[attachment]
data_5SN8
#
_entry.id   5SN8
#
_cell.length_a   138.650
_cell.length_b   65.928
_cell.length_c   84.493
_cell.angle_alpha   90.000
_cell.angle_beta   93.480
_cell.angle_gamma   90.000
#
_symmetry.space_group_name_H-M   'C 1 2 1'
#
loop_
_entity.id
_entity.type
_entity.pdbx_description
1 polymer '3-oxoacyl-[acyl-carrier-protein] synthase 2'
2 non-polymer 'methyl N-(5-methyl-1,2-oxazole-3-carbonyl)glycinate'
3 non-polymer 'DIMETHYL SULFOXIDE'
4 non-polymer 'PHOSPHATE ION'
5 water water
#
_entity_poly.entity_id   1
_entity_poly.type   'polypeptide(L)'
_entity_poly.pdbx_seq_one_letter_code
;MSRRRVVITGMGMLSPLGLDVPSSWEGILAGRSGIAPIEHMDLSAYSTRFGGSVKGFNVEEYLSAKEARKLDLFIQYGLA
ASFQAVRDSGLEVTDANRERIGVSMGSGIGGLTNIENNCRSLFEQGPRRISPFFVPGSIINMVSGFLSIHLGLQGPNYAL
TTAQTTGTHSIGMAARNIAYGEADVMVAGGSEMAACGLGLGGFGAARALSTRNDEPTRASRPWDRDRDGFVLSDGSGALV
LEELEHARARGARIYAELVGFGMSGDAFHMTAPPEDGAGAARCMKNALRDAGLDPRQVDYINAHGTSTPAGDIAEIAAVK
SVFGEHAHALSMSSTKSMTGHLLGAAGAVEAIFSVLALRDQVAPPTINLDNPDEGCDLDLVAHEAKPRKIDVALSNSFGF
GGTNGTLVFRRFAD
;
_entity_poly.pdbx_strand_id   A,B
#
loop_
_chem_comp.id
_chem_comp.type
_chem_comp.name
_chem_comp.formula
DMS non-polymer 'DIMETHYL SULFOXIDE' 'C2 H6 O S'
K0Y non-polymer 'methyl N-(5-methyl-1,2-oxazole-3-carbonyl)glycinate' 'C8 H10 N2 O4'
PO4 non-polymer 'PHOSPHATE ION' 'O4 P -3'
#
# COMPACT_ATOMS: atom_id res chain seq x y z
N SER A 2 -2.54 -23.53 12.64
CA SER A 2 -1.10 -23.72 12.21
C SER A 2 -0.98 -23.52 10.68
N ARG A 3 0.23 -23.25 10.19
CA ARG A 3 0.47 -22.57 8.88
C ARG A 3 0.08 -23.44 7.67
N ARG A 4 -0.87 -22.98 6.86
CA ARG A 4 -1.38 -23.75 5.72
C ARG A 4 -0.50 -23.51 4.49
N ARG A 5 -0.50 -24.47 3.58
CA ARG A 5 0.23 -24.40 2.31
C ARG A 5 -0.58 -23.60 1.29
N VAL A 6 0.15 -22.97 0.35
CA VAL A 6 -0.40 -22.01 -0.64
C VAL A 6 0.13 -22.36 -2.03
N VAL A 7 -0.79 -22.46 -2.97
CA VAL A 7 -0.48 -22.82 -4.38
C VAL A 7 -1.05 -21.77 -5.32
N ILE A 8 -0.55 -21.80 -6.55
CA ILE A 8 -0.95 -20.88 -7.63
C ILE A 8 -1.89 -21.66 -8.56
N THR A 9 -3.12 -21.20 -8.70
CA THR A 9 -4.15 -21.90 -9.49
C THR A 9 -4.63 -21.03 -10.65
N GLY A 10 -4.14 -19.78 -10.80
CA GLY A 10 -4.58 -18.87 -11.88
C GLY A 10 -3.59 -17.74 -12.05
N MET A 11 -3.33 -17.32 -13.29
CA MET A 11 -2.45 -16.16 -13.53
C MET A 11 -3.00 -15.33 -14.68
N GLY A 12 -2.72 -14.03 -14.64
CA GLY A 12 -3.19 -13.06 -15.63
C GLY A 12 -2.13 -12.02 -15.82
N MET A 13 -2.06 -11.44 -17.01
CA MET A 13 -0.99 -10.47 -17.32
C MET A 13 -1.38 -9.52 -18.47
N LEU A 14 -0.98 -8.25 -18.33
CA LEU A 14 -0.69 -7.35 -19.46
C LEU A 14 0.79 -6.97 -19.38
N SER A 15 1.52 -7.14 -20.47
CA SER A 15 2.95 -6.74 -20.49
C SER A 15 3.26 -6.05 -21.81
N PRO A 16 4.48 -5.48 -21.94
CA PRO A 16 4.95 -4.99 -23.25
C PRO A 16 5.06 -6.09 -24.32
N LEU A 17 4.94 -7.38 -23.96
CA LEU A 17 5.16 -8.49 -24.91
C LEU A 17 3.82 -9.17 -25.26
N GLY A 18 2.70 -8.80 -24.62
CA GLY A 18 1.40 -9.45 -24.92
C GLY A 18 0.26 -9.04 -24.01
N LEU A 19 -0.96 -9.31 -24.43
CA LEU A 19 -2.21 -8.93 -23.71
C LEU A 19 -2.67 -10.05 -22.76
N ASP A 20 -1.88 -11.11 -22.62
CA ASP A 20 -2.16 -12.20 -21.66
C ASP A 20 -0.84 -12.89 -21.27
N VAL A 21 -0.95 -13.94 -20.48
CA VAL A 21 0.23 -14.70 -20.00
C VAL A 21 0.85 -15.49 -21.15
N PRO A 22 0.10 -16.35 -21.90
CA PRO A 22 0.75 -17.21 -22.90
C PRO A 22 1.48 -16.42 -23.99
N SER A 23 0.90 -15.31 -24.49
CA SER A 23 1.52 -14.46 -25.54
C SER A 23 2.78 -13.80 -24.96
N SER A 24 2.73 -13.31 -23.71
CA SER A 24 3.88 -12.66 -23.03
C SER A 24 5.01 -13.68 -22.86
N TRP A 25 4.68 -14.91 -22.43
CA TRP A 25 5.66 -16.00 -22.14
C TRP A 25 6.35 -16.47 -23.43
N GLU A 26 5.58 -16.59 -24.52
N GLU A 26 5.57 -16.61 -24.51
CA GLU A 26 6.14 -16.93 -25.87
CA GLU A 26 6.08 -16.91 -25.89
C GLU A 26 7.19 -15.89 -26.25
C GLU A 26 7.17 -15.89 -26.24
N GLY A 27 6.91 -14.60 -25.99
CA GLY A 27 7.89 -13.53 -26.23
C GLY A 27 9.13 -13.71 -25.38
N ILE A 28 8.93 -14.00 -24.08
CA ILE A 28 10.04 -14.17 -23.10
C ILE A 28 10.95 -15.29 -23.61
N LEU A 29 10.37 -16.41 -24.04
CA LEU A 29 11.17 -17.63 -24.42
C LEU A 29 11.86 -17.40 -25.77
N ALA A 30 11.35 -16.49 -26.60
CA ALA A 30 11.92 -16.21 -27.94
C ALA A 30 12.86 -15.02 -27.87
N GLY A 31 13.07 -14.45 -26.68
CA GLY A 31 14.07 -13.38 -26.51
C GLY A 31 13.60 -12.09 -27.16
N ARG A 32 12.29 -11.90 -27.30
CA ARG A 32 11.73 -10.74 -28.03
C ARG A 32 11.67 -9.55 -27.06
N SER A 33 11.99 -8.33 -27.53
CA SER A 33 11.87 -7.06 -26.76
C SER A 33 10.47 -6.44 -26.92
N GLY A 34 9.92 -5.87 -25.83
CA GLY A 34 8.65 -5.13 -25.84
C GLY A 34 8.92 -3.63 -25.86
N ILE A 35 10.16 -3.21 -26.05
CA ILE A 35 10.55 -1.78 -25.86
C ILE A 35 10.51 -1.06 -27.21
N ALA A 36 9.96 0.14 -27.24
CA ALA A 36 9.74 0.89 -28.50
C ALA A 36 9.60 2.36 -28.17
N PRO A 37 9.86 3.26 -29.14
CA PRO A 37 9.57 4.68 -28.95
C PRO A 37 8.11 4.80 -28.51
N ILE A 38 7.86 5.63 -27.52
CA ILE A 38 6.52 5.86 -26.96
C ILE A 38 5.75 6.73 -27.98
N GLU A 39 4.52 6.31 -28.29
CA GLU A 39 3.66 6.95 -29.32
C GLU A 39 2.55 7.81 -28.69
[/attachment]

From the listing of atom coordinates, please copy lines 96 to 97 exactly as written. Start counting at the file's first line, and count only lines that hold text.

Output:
C GLY A 18 0.26 -9.04 -24.01
N LEU A 19 -0.96 -9.31 -24.43